Blurring the Line between Art and Architecture
Buildings and architecture have fascinated me for as long as I can remember. When I was eight years old, my father decided to build our family a new home on the lot next to our house. I climbed all over the project site every day, watching the progress of the construction and studying all the nuances that went into such a project.
As I grew older, I began to study architecture on my own, visiting construction sites when I could, and noticing more intricate details of design on buildings around the city. I knew this was what I wanted to study in college and when the time came, I chose to attend Kent State University for its strong, well-rounded architecture curriculum and popular study abroad program in Florence, Italy.
After getting my degree, I continued my travels around the world – sketch book in hand – visiting many parts of North America, Latin America, Europe, Asia, and the Middle East. Observing the diversity in all these places has allowed me great creativity in design, impacting my professional career as an architect and later, my endeavors as an artist.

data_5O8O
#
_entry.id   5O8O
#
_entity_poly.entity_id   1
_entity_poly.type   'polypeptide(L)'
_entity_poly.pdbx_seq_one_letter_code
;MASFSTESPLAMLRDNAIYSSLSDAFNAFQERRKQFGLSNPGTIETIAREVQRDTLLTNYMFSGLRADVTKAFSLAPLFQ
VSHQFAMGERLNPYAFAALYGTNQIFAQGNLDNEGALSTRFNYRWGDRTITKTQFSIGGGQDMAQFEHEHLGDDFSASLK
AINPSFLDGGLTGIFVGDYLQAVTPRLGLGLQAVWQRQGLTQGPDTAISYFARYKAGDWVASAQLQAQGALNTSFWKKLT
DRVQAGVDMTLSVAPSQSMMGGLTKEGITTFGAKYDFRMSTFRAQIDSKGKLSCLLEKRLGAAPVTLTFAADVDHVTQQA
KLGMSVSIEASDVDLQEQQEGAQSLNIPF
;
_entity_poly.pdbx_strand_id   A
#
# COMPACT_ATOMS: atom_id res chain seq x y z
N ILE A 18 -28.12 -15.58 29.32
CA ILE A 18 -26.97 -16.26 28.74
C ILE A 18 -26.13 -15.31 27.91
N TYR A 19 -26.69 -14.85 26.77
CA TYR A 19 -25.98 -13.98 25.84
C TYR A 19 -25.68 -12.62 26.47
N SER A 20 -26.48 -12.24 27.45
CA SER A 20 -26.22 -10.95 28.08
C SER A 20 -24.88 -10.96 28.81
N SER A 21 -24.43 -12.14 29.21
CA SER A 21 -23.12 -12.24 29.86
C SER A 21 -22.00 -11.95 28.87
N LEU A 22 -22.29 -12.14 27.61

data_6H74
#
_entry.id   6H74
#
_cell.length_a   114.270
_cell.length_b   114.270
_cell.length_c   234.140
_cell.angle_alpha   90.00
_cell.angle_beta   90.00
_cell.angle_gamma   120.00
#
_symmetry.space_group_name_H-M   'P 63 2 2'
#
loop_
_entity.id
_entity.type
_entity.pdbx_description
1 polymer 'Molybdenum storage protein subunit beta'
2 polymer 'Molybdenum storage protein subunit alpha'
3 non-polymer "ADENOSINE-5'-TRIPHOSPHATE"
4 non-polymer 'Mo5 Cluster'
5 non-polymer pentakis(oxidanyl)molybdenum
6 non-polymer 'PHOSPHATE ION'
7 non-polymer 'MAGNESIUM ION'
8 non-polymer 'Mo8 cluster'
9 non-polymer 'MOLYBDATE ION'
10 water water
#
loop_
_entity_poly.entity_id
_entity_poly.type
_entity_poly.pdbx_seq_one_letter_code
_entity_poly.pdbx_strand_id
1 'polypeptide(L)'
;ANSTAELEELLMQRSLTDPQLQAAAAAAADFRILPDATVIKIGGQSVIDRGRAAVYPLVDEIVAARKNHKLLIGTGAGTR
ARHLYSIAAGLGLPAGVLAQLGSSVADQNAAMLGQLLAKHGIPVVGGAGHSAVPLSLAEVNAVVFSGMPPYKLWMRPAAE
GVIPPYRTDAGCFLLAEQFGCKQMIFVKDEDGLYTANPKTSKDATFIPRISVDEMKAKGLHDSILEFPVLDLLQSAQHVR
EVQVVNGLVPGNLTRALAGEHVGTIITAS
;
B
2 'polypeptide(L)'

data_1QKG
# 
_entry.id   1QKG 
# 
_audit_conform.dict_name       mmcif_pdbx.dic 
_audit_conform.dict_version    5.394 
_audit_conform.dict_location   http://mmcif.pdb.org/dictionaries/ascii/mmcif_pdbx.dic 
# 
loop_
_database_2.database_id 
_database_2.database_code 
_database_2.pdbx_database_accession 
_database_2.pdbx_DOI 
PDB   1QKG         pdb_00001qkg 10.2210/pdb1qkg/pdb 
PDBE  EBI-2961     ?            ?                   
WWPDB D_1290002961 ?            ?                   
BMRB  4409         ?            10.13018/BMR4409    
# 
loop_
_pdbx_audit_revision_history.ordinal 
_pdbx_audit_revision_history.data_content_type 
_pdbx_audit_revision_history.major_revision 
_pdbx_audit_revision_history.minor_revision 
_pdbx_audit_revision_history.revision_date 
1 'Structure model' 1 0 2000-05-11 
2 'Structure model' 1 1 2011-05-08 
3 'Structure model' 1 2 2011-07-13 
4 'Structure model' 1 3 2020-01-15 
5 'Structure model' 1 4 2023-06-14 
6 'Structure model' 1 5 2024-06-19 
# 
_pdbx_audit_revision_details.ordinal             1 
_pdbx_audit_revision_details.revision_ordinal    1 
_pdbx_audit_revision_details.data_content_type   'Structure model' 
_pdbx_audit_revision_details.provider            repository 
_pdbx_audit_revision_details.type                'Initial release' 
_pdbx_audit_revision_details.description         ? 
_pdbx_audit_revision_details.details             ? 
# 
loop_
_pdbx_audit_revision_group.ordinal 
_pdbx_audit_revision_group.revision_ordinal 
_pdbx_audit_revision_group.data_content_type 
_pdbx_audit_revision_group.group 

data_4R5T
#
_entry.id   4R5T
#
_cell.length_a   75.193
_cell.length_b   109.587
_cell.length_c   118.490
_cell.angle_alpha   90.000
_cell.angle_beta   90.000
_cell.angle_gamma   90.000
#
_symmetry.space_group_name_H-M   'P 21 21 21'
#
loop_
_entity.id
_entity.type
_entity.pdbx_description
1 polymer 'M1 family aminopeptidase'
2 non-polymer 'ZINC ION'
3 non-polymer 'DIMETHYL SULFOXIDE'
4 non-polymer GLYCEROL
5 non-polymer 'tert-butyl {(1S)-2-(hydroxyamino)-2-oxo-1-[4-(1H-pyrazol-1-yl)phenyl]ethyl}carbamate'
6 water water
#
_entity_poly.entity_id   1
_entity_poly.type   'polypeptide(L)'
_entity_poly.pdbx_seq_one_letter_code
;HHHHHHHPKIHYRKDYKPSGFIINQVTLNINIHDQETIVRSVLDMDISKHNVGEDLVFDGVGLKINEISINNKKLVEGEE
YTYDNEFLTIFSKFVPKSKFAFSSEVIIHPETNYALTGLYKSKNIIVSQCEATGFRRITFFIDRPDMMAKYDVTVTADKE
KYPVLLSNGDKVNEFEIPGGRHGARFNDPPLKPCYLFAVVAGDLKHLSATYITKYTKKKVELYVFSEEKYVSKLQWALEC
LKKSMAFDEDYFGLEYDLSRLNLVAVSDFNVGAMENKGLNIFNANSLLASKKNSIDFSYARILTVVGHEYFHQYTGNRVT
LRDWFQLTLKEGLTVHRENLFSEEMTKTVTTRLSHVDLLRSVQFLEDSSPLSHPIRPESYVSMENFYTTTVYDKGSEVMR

I have been an artist all my life. As my architecture career progressed, I began manifesting my artistic talents through sketching, painting, sculpting and designing furniture in my spare time. Three years ago, I established LRAart and began my Layered Vision series, in which I began exploring the concept of layers: layers in the natural and built environment, in space and time, in intellect and emotion, in synthesis, in chaos and order, and in simplicity and complexity. The flashes of light that appear spontaneously before me and inspire my pieces show strong traces of my architectural background in form, style, and execution.
Today, my experiences in art and architecture continue to influence each other greatly. I am more creative in both fields than ever before and thankful to have opportunities in both architecture and art. My work in each is better because of the other.
Do you let your passions influence your professions? I think this is the only way to love what you do and do what you love.
Lawrence R. Armstrong, LEED AP